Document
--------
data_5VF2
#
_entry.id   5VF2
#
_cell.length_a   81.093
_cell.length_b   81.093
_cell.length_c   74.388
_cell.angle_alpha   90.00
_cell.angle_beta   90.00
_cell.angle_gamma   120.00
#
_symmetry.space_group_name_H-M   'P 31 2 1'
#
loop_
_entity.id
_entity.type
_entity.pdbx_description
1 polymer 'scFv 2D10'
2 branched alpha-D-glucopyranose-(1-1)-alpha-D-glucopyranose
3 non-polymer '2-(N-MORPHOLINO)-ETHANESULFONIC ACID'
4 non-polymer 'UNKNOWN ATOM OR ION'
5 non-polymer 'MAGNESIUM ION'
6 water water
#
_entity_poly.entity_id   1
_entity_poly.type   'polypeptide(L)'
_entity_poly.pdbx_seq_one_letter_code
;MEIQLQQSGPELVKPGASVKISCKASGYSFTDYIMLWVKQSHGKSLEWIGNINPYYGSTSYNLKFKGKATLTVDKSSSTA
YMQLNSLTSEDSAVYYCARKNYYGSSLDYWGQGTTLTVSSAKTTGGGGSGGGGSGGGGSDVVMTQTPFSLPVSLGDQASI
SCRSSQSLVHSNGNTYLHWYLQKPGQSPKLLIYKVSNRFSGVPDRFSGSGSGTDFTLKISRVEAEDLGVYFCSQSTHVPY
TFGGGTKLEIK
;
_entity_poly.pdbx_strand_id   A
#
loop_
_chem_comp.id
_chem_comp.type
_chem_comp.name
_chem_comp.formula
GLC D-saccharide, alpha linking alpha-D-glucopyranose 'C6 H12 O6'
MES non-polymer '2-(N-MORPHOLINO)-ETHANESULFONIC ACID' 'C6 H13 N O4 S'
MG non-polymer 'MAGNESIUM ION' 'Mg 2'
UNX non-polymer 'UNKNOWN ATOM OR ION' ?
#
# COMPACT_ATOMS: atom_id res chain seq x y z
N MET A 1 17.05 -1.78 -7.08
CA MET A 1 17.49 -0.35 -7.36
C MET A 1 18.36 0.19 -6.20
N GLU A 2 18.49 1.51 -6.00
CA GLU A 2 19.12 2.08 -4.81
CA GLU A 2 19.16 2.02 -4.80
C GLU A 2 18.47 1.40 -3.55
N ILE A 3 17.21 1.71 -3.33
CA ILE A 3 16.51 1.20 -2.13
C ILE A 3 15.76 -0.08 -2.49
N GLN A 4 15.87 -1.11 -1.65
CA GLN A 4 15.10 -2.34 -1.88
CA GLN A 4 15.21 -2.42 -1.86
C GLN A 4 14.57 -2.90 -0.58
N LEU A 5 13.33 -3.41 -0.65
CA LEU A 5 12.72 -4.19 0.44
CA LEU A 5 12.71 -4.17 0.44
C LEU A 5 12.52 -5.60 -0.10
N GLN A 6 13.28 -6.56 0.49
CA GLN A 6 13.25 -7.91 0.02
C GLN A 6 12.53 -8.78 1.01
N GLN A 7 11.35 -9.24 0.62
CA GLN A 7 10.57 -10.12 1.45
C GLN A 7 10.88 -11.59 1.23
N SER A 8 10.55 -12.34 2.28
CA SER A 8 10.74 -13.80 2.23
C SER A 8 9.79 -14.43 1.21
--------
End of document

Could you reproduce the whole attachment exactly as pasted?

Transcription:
data_5VF2
#
_entry.id   5VF2
#
_cell.length_a   81.093
_cell.length_b   81.093
_cell.length_c   74.388
_cell.angle_alpha   90.00
_cell.angle_beta   90.00
_cell.angle_gamma   120.00
#
_symmetry.space_group_name_H-M   'P 31 2 1'
#
loop_
_entity.id
_entity.type
_entity.pdbx_description
1 polymer 'scFv 2D10'
2 branched alpha-D-glucopyranose-(1-1)-alpha-D-glucopyranose
3 non-polymer '2-(N-MORPHOLINO)-ETHANESULFONIC ACID'
4 non-polymer 'UNKNOWN ATOM OR ION'
5 non-polymer 'MAGNESIUM ION'
6 water water
#
_entity_poly.entity_id   1
_entity_poly.type   'polypeptide(L)'
_entity_poly.pdbx_seq_one_letter_code
;MEIQLQQSGPELVKPGASVKISCKASGYSFTDYIMLWVKQSHGKSLEWIGNINPYYGSTSYNLKFKGKATLTVDKSSSTA
YMQLNSLTSEDSAVYYCARKNYYGSSLDYWGQGTTLTVSSAKTTGGGGSGGGGSGGGGSDVVMTQTPFSLPVSLGDQASI
SCRSSQSLVHSNGNTYLHWYLQKPGQSPKLLIYKVSNRFSGVPDRFSGSGSGTDFTLKISRVEAEDLGVYFCSQSTHVPY
TFGGGTKLEIK
;
_entity_poly.pdbx_strand_id   A
#
loop_
_chem_comp.id
_chem_comp.type
_chem_comp.name
_chem_comp.formula
GLC D-saccharide, alpha linking alpha-D-glucopyranose 'C6 H12 O6'
MES non-polymer '2-(N-MORPHOLINO)-ETHANESULFONIC ACID' 'C6 H13 N O4 S'
MG non-polymer 'MAGNESIUM ION' 'Mg 2'
UNX non-polymer 'UNKNOWN ATOM OR ION' ?
#
# COMPACT_ATOMS: atom_id res chain seq x y z
N MET A 1 17.05 -1.78 -7.08
CA MET A 1 17.49 -0.35 -7.36
C MET A 1 18.36 0.19 -6.20
N GLU A 2 18.49 1.51 -6.00
CA GLU A 2 19.12 2.08 -4.81
CA GLU A 2 19.16 2.02 -4.80
C GLU A 2 18.47 1.40 -3.55
N ILE A 3 17.21 1.71 -3.33
CA ILE A 3 16.51 1.20 -2.13
C ILE A 3 15.76 -0.08 -2.49
N GLN A 4 15.87 -1.11 -1.65
CA GLN A 4 15.10 -2.34 -1.88
CA GLN A 4 15.21 -2.42 -1.86
C GLN A 4 14.57 -2.90 -0.58
N LEU A 5 13.33 -3.41 -0.65
CA LEU A 5 12.72 -4.19 0.44
CA LEU A 5 12.71 -4.17 0.44
C LEU A 5 12.52 -5.60 -0.10
N GLN A 6 13.28 -6.56 0.49
CA GLN A 6 13.25 -7.91 0.02
C GLN A 6 12.53 -8.78 1.01
N GLN A 7 11.35 -9.24 0.62
CA GLN A 7 10.57 -10.12 1.45
C GLN A 7 10.88 -11.59 1.23
N SER A 8 10.55 -12.34 2.28
CA SER A 8 10.74 -13.80 2.23
C SER A 8 9.79 -14.43 1.21